Tufts was one of the first plans in the country to introduce a health club membership benefit and a point-of-service plan, less restrictive than a health maintenance organization. Two years ago, it was the first insurer in Massachusetts to charge members a higher copayment for expensive brand name drugs in a so-called three-tier pharmacy plan - now standard practice. That was one time, Berman said, when it didn't pay to be a leader.

''We took a beating on that one,'' he said. ''From our members and from employers. That was a difficult message for them to give employees. I'd have rather been second.''

Two years ago, Tufts took a beating of another kind. The plan and Partners HealthCare, the state's largest hospital and physician network, publicly broke off contract talks, freezing Tufts members out of Partners' facilities such as Massachusetts General Hospital and Brigham & Women's Hospital. Partners was demanding steep fee increases and eventually won them because Tufts executives did not believe they could sell a network to employers without Partners hospitals and doctors.

Partners' chief executive, Dr. Samuel O. Thier, said yesterday that while feelings were tender at Tufts following the difficult negotiations, they are now mostly healed. ''Tufts has been one of the most successful HMOs, and Harris has been critical to that,'' Thier said.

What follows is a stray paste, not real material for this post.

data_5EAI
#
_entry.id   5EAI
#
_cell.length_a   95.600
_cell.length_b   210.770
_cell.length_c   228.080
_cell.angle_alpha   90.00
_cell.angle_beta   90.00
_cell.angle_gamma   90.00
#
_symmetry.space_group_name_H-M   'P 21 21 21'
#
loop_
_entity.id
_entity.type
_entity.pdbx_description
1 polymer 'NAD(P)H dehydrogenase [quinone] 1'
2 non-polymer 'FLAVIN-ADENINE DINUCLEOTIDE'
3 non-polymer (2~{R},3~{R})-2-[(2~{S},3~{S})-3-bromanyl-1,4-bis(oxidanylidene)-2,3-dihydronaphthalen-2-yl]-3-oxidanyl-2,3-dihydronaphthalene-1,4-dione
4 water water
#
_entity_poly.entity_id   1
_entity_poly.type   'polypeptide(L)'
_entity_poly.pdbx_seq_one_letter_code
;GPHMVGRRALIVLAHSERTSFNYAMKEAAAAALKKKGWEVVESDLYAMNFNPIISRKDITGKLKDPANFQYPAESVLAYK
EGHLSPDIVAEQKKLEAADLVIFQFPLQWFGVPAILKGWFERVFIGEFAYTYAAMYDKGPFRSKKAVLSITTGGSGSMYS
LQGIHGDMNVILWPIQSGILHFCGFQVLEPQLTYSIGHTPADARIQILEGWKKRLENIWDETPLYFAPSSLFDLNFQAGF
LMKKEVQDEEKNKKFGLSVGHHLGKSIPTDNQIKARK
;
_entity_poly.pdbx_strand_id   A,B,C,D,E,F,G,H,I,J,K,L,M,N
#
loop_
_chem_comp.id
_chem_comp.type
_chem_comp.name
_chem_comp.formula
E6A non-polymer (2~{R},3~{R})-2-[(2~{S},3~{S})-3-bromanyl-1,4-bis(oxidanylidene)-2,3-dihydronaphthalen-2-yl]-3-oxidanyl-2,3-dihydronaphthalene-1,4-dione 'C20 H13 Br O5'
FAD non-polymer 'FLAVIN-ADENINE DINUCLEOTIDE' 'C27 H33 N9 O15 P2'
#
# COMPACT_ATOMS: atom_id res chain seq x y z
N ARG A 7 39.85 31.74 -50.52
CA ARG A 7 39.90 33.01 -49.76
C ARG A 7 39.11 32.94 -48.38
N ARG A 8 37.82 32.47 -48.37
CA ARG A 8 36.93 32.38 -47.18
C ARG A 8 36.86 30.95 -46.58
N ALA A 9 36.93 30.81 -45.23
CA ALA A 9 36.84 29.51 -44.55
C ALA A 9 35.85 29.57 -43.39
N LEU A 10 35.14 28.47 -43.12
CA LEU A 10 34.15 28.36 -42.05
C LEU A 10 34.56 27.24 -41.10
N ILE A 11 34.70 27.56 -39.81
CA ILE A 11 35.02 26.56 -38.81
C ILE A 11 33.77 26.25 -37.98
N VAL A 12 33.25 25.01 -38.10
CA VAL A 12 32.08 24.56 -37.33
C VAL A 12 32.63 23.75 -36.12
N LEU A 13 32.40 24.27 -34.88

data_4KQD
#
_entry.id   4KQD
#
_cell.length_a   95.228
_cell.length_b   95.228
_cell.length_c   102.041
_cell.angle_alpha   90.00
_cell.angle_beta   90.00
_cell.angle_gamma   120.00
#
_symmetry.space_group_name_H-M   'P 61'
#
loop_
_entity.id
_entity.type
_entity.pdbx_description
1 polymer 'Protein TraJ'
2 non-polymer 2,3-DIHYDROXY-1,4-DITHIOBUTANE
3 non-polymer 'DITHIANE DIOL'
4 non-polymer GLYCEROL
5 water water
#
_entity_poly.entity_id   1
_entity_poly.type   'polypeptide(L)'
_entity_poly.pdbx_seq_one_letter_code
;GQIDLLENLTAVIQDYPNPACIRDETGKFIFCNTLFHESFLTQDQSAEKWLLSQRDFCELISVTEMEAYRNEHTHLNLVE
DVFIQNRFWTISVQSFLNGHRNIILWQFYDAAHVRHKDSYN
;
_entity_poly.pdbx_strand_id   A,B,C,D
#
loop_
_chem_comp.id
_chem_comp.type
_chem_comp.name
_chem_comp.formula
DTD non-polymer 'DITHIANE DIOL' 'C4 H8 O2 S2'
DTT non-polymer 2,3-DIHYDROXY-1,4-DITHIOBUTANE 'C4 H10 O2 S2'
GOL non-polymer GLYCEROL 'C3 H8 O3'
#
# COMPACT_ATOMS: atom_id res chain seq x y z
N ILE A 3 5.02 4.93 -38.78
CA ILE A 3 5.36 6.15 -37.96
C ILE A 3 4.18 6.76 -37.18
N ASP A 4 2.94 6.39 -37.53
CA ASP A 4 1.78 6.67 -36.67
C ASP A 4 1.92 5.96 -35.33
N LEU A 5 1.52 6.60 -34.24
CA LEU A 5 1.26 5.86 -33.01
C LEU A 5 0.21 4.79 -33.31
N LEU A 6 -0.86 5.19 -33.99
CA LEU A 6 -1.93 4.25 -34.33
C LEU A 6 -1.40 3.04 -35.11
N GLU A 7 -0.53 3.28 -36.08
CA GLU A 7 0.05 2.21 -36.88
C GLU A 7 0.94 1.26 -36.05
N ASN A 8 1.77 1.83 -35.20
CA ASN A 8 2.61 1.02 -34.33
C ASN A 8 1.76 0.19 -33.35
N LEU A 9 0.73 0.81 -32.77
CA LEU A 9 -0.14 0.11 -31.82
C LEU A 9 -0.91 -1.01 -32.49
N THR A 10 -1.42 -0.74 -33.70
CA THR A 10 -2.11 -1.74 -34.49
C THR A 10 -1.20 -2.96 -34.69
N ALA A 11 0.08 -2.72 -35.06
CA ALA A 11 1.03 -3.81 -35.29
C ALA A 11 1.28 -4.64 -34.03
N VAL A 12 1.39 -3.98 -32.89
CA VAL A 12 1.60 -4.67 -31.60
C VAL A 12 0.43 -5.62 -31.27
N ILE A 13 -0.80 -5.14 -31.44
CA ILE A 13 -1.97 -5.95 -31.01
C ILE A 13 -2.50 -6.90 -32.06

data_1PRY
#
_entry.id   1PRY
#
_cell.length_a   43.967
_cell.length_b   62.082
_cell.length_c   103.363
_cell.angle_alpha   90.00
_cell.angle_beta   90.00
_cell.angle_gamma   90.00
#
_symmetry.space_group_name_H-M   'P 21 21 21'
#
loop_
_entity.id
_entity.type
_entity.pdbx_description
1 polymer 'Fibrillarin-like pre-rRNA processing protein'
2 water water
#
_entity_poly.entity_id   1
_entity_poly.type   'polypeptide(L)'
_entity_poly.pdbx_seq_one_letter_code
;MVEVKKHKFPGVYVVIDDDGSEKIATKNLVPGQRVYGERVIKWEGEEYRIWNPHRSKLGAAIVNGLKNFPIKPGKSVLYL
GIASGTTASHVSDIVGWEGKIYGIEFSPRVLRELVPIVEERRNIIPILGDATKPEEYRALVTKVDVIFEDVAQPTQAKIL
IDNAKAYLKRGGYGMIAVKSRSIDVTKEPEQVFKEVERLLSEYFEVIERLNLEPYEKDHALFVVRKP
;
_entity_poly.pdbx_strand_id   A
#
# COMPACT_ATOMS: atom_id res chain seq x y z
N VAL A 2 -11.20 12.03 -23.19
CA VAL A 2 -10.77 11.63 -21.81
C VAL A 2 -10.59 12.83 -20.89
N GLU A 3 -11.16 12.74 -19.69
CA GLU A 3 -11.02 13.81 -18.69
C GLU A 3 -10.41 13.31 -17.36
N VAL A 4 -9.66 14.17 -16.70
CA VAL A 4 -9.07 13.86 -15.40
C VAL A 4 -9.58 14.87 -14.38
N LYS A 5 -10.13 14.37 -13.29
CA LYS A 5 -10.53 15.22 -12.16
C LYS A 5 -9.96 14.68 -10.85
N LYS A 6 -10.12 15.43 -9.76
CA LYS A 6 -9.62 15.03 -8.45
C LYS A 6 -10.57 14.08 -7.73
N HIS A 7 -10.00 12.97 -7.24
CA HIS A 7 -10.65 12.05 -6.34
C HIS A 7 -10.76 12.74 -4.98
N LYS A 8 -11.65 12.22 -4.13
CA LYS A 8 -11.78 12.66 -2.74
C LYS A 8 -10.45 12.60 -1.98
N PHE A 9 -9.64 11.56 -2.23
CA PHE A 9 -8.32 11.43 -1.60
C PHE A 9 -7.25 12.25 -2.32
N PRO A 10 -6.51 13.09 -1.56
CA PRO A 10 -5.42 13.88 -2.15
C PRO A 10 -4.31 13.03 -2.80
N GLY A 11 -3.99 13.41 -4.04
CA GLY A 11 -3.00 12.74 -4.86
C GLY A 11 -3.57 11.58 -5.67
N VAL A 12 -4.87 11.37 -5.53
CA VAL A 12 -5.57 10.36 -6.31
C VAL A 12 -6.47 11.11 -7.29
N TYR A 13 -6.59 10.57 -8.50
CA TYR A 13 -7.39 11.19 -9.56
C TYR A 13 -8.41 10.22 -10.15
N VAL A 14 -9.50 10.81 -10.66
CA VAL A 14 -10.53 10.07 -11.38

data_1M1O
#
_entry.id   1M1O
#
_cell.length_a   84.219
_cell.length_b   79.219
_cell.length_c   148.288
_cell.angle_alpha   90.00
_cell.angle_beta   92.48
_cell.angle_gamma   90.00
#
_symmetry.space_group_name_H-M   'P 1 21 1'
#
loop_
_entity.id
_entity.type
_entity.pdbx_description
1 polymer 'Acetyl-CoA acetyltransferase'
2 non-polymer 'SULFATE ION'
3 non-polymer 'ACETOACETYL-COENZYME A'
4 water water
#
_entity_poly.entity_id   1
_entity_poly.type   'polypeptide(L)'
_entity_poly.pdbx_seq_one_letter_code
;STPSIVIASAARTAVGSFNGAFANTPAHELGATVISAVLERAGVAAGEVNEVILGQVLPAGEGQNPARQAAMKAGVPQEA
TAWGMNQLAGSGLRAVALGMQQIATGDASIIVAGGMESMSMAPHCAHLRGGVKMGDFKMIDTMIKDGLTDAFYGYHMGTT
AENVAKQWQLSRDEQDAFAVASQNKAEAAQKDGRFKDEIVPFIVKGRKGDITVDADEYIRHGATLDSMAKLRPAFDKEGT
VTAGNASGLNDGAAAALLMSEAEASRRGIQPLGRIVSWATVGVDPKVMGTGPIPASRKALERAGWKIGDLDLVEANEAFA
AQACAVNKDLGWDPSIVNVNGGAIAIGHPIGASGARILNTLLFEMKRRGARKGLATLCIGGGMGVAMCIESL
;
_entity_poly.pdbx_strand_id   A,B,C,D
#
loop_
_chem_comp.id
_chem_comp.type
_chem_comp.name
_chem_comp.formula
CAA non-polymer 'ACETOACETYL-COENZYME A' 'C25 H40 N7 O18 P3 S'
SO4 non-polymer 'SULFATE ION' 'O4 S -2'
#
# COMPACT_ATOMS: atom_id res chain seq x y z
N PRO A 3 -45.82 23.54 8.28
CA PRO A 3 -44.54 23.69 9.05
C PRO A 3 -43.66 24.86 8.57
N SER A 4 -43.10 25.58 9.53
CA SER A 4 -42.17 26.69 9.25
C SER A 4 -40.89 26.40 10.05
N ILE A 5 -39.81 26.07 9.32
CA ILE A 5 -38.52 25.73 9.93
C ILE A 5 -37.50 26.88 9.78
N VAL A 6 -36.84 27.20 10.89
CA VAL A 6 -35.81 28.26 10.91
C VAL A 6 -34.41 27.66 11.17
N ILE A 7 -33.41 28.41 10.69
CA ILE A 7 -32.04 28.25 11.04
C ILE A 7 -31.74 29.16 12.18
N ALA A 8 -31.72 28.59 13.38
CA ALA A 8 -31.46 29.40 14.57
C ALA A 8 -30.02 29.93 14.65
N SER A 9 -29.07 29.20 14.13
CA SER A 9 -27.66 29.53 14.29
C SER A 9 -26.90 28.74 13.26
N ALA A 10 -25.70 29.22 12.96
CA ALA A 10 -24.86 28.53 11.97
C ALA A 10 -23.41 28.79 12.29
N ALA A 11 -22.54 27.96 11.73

Last month, Thier and Berman spoke together to a class at the Harvard School of Public Health. Thier recounted to the students the ''D'' challenges the health care system faces - dollars, development, demand for better services among them. When it was his turn, Thier said, Berman joked, ''I agree with almost everything you said, but you forgot depression.'' It was a humorous way of agreeing that the health care system is struggling, Thier said.

As for managed care, Berman said it was a victim of its own success. When the plans became popular with employers, many companies left workers no choice but to join an HMO. ''Then we became the subject of discontent,'' he said. ''We got customers who had no other choice, and those don't tend to be happy customers. We would have been better off if we had been less greedy with membership.''

Berman and Leaming said she will gradually take over the chief executive job next year. She said she will work to implement the plan's new computerized claims system, expand quality report cards for doctors' groups in the Tufts' network, and move toward a different type of cost control. Rather than target long hospital stays, as managed care plans did in the past, Tufts will focus on disease management programs that try to improve the health of the 3 percent of very sick members who contribute to 47 percent of its medical costs.

Liz Kowalczyk can be reached at kowalczyk@globe.com.

This story ran on page C1 of the Boston Globe on 10/2/2002.
© Copyright 2002 Globe Newspaper Company.